"28 Weeks Later" moves forward 6 1/2 months to show what came next, and though the original writer and director are gone (director Danny Boyle has stayed on as a producer), their replacements maintain the same grim tone and overcast skies (literally and figuratively). The sequel feels cut from the same cloth as its predecessor, and is nearly as good.
Most of England's population was either killed by the zombies or became zombies themselves, at which point they starved to death when the food supply (i.e., other people) ran out. With Great Britain's being an island having effectively quarantined it, the virus didn't spread worldwide, and now London is slowly being rebuilt. A few thousand people have been let back in to a safe zone called District 1, on the Thames River's Isle of Dogs, with tall apartment buildings, a few shops, and 24-hour electricity. Life is sort of starting to kind of get back to normal, except for the strong military presence in the form of U.S.-led NATO troops to maintain order.
Two young people are among the returning refugees: 12-year-old Andy (Mackintosh Muggleton) and his older sister, Tammy (Imogen Poots), the children of a District 1 administrator named Don (Robert Carlyle). Scarlet (Rose Byrne), the kindly American nurse who screens them for viruses before they enter, tells Andy he's now the youngest person in the country. Andy and Tammy are thrilled to see their father again, but sad to know their mother didn't make it. Don's account of why that is doesn't quite line up with what really happened, either.
Obviously, the mere fact of the film's existence means there's going to be a new outbreak of the zombie-making rage virus, but the creepy specifics of how that comes to be are chilling. Spanish director Juan Carlos Fresnadillo, who wrote the screenplay with three other men, is not content to merely rehash the plot of the first film, the way many sequels do. He breaks new ground, going in unexpected directions to find delightfully twisted new details: how the virus reappears, the cowardice that sometimes emerges in a crisis, the horrifying things that can go wrong when a government tries to control something it doesn't understand.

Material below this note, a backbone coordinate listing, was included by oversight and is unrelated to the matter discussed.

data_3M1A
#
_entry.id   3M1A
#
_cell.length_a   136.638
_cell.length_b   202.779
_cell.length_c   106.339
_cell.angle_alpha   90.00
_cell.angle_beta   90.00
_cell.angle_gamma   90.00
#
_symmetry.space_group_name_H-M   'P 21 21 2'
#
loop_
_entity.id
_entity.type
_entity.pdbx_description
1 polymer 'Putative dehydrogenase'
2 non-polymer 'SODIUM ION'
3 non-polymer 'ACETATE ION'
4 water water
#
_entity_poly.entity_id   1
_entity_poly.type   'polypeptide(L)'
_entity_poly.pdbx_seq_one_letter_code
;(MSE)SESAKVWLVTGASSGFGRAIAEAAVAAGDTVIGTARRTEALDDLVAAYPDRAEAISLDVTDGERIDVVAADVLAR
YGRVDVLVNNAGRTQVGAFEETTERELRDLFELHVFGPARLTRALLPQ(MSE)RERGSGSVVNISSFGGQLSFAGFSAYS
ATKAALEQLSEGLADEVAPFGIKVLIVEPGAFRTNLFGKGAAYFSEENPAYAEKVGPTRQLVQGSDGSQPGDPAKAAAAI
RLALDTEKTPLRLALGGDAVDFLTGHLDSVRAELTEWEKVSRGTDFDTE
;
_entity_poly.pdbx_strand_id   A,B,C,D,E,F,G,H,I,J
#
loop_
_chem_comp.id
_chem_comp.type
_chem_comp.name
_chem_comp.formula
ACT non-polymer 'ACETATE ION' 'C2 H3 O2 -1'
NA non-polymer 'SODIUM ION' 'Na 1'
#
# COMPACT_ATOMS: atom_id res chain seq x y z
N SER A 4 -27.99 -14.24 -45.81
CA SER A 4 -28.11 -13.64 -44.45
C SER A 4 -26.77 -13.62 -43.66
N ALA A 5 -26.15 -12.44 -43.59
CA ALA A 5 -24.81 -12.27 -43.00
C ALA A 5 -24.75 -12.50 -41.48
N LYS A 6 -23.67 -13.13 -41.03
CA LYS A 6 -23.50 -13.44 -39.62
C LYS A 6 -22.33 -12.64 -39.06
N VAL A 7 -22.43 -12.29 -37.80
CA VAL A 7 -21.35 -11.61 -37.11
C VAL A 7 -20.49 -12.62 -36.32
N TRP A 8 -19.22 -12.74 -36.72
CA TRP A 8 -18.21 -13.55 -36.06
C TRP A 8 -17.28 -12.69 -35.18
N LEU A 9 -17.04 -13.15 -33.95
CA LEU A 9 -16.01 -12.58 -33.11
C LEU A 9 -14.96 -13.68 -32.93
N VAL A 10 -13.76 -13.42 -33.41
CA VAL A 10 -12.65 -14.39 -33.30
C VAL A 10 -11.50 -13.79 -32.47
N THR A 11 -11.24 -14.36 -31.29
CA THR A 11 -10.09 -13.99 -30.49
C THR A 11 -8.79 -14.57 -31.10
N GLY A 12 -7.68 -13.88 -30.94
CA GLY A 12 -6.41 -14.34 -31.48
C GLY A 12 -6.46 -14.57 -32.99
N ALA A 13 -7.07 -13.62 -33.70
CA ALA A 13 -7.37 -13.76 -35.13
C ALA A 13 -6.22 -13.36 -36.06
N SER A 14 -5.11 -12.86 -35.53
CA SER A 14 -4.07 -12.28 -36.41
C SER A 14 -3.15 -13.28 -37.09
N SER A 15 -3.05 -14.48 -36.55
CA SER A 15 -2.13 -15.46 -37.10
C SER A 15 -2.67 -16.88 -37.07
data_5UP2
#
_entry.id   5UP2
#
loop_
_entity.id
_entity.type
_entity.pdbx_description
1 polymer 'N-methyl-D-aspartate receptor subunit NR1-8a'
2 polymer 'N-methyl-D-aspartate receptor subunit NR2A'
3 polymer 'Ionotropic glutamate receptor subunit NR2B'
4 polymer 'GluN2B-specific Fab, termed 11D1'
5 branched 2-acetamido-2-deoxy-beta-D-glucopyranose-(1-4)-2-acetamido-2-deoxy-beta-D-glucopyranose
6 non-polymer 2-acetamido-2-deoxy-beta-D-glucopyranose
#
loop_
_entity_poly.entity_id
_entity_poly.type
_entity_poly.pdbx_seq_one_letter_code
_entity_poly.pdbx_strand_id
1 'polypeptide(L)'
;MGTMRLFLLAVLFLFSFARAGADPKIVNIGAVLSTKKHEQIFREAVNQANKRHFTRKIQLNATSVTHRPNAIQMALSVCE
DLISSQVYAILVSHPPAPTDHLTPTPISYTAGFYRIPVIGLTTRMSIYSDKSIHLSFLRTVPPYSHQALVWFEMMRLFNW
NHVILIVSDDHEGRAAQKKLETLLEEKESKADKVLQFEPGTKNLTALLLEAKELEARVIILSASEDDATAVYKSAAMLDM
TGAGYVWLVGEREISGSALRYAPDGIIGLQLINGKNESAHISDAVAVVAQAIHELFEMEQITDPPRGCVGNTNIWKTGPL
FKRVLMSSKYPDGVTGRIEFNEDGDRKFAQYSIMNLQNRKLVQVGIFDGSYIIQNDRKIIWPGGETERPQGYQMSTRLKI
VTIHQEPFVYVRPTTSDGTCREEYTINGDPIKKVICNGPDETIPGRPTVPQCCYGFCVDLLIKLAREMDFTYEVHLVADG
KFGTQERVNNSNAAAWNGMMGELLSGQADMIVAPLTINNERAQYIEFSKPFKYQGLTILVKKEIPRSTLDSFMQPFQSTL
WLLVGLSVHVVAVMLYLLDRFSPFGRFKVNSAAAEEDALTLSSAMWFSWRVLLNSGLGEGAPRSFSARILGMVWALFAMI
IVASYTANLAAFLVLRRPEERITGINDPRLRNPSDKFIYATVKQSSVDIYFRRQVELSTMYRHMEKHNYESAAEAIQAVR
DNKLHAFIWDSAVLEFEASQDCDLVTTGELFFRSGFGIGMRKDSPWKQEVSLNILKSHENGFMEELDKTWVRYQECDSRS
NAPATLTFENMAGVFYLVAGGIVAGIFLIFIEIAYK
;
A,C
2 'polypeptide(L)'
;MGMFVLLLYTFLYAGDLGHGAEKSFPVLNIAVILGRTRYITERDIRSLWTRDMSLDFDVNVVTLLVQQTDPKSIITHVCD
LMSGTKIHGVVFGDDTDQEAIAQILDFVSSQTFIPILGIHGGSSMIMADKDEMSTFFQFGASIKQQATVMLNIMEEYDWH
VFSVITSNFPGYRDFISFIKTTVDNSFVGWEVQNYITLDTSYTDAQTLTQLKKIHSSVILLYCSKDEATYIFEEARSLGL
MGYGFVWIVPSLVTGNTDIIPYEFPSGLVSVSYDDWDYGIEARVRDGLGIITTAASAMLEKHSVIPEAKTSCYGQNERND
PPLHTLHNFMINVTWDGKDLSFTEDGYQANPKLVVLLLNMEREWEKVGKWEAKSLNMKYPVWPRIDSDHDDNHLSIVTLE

We end up with Andy, Tammy, Scarlet the nurse, and an American soldier named Doyle (Jeremy Renner) leading a small band of people on the run not just from the zombies, but also from the military's ill-conceived methods of containing the problem. (Is there an Iraq metaphor in the film? Some have said.) Recall that these are not zombies in the strictest sense, because they are not the reanimated dead. These are living people who have been infected with a virus that renders them animalistic and savage -- but they still have all the strength, agility, and speed of regular people. Which means you can't just walk briskly away; you gotta outrun 'em.
Fresnadillo paces the film well: slow, then fast, loud, then quiet. Some scenes are thrilling rather than scary; others result in sheer wide-eyed terror. (The film is especially smart with regard to knowing when to play music and when to remain silent.) With handheld cameras and natural-looking digital-video photography, he presents the crisis in a realistic way, with all the chaos and claustrophobia an outbreak like this would cause if it really happened.
The ending (except for a fantastic final shot) is rather anti-climactic, and there are minor plot holes. I don't think I cared quite as much about these characters as I did the heroes of the first film, either. I gripped my armrest when their lives were in jeopardy, though, and I came out of the film with a few more gray hairs than I had going in. It's been a dry year for horror so far, so this burst of well-made suspense is a welcome relief.